I’m not sure why it matters that she’s “wiry” or what that has to do with her jurisprudence, but apparently the writer thought it somehow mattered. I’ve heard the argument that descriptions often “humanize” people in short profiles, but consider this information instead:
Judge Karofsky received the WI Coalition Against Sexual Assault’s “Voices of Courage Award,” was named the WI Victim/Witness Professional Association’s “Professional of the Year,” and earned a “Significant Impact” Award from a local organization dedicated to ending domestic violence. She currently serves on the Wisconsin Judicial Education Committee and chairs the Violence Against Women STOP Grant committee. She previously co-chaired the Attorney General’s Sexual Assault Response Team, and served on the Governor’s Council on Domestic Abuse, the WI Child Abuse and Neglect Prevention Board, the Wisconsin Crime Victims Council, and the Dane County Big Brothers/Big Sisters Board of Directors.
I doubt that the writer had chosen this route of description on purpose, but it does paint a series of incongruent pictures in which gender appears to be the distinguishing element. As always, the point of this blog is not to beat up on journalists, but rather to teach you how to avoid these problems in the first place. Here are some helpful thoughts on potentially problematic descriptors:
Would you use the same type of descriptor if another race/gender/group was involved? One of my favorite books, “Ball Four,” talked about the aspect of race during a time in which these things were not as openly discussed across a large spectrum of people. In one conversation, one of author Jim Bouton’s teammates noted he wouldn’t mind that newspapers referred to him as the team’s black first baseman if they would only refer to his replacement as the team’s white first baseman.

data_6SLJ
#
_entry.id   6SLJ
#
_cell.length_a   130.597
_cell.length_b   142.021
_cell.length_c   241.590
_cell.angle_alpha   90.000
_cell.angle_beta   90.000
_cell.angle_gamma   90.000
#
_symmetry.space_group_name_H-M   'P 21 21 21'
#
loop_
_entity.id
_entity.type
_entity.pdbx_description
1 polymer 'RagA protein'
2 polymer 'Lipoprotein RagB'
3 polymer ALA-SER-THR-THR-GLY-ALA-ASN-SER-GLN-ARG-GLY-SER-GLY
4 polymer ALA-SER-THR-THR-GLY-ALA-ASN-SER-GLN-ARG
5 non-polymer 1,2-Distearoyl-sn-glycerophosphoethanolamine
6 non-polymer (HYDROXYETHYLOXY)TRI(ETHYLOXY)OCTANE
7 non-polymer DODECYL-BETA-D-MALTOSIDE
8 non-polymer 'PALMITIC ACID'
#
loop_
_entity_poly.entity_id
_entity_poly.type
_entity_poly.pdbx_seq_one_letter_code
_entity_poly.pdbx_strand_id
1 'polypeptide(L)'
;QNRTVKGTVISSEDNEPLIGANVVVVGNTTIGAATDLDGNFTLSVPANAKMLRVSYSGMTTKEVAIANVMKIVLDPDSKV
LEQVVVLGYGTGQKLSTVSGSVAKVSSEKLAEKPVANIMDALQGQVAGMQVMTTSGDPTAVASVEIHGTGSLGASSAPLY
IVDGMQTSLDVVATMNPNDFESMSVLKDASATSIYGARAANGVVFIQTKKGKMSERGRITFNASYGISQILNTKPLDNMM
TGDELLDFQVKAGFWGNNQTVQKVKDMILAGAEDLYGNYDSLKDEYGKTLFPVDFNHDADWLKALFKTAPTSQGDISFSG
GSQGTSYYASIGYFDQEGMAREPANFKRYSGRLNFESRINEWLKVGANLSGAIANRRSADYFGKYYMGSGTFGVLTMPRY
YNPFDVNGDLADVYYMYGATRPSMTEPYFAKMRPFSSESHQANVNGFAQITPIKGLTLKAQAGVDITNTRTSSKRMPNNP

Instead, it was a first baseman and a black first baseman, thus indicating one was “normal” and the other was an oddity.
When considering descriptors, ask yourself if you would use descriptive elements like this on all people involved in the story. For example, based on this photo, a writer might refer to Fallone as “diminutive” if the writer felt a physical description were warranted in discussing Supreme Court candidates. (I got nothing to describe Kelly, physically, despite my best efforts. I was stuck between “broad-chested” and “square-headed,” neither of which worked, but you get the point.)
Think about how an approach would work across gender, racial, ethnic or other lines before deciding to make one person the standard for “normal” and the others anomalies.